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24 June 2019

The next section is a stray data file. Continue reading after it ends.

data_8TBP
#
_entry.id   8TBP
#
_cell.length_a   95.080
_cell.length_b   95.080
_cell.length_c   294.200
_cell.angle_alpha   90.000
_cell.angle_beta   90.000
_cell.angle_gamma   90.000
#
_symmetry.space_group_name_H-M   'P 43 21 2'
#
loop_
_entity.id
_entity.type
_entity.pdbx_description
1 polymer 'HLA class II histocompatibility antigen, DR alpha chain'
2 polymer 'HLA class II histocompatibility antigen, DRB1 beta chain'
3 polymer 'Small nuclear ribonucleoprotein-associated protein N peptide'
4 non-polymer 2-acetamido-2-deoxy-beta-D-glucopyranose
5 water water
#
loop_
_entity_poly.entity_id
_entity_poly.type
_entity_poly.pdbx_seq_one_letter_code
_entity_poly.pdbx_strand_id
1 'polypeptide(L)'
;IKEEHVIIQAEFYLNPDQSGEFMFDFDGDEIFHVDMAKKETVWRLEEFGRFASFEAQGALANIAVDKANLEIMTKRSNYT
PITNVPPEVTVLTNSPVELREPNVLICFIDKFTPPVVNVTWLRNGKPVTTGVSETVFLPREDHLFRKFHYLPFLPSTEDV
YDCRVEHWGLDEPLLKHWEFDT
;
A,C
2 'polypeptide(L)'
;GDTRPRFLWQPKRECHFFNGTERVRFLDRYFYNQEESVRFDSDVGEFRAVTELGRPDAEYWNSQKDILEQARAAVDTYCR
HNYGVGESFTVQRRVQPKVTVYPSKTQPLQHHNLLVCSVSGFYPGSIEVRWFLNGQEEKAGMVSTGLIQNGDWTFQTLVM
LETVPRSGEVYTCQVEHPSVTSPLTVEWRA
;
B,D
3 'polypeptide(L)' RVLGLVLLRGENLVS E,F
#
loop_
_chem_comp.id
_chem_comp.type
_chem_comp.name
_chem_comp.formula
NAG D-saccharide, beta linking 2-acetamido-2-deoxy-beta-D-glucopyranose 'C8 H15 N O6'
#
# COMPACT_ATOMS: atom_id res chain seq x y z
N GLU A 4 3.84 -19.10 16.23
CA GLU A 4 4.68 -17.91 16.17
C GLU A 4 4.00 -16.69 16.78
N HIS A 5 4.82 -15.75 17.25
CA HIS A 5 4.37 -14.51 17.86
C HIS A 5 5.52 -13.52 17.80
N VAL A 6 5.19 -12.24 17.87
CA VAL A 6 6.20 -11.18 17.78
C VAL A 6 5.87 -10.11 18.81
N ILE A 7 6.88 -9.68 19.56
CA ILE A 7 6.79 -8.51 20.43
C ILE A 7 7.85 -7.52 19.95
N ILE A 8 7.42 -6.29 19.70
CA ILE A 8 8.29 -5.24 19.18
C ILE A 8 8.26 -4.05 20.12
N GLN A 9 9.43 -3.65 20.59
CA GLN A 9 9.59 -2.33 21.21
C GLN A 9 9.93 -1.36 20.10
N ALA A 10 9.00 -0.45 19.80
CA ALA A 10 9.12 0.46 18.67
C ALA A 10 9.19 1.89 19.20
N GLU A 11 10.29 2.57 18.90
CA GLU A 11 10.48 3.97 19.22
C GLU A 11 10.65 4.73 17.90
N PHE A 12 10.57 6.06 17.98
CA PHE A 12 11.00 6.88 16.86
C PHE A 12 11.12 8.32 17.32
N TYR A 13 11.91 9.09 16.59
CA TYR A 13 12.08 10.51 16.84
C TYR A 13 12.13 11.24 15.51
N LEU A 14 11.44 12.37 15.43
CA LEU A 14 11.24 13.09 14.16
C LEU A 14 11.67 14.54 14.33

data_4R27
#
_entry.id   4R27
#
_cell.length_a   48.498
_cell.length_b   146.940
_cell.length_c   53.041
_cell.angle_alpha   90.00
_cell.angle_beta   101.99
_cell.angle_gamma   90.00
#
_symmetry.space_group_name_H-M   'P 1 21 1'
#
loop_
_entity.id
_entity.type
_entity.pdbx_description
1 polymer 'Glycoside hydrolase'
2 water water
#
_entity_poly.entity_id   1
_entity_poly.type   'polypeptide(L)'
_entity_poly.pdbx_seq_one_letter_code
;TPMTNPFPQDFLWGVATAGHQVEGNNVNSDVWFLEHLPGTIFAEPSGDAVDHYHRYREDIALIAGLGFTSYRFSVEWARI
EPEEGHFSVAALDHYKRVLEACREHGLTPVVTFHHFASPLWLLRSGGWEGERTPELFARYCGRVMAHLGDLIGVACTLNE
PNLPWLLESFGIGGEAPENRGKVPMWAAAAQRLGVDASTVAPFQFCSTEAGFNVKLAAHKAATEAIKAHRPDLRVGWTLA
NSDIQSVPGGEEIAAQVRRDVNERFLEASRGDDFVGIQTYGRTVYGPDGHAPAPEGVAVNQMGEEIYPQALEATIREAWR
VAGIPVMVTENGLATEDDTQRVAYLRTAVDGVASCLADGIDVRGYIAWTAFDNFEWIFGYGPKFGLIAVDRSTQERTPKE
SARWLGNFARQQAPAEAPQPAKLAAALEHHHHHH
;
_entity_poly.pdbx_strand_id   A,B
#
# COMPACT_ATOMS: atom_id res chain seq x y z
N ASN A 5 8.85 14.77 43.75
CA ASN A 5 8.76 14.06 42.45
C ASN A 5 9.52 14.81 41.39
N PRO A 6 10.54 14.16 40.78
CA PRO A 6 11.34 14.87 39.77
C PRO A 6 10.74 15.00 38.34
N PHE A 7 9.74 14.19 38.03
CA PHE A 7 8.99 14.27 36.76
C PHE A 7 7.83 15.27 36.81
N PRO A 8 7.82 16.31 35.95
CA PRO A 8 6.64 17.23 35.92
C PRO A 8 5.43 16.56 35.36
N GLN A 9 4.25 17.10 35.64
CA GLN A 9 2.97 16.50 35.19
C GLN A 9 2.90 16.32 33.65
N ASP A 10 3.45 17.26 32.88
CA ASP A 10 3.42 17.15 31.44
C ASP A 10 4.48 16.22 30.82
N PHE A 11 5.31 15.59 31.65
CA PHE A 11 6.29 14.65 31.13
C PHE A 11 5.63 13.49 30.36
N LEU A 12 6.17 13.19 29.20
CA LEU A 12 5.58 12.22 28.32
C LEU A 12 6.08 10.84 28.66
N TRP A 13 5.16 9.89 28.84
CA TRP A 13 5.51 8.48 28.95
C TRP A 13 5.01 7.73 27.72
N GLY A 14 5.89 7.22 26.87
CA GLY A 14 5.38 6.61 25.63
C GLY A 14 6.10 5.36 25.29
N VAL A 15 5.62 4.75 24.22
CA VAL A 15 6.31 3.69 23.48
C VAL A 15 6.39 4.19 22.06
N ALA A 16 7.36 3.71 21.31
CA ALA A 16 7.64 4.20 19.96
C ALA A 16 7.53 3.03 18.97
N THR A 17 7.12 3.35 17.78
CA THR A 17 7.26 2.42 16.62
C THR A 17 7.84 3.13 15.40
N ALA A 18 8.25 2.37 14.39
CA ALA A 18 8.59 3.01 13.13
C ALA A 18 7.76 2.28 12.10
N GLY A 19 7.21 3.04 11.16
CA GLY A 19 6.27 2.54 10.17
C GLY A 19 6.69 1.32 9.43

The Post this week celebrates Mary Wesley (1912-2002) and her best-known book The Camomile Lawn which was published in 1984 and adapted, gloriously, for television in 1992. ‘Mary Wesley came late to literary success. After thirty five years of writing, all she had to show for it were a couple of virtually unknown children’s books. All this changed in 1983 with her appropriately titled novel Jumping the Queue. With the success of her first novel, Mary decided to embark on a blast from the past. If her first novel had been informed by her later years of loneliness and depression, this new venture would be steeped in the carpe diem atmosphere of World War II era England. The book was also written partially in response to the overly sentimental and whitewashed books concerning the era that had been written by other authors. Mary herself had certainly partied her way through the war years and slept with many men, so she saw no reason why this lifestyle should be hidden from modern audiences’ (from a blog about the book here). We of course have our own take on the same subject, To Bed with Grand Music by Marghanita Laski.
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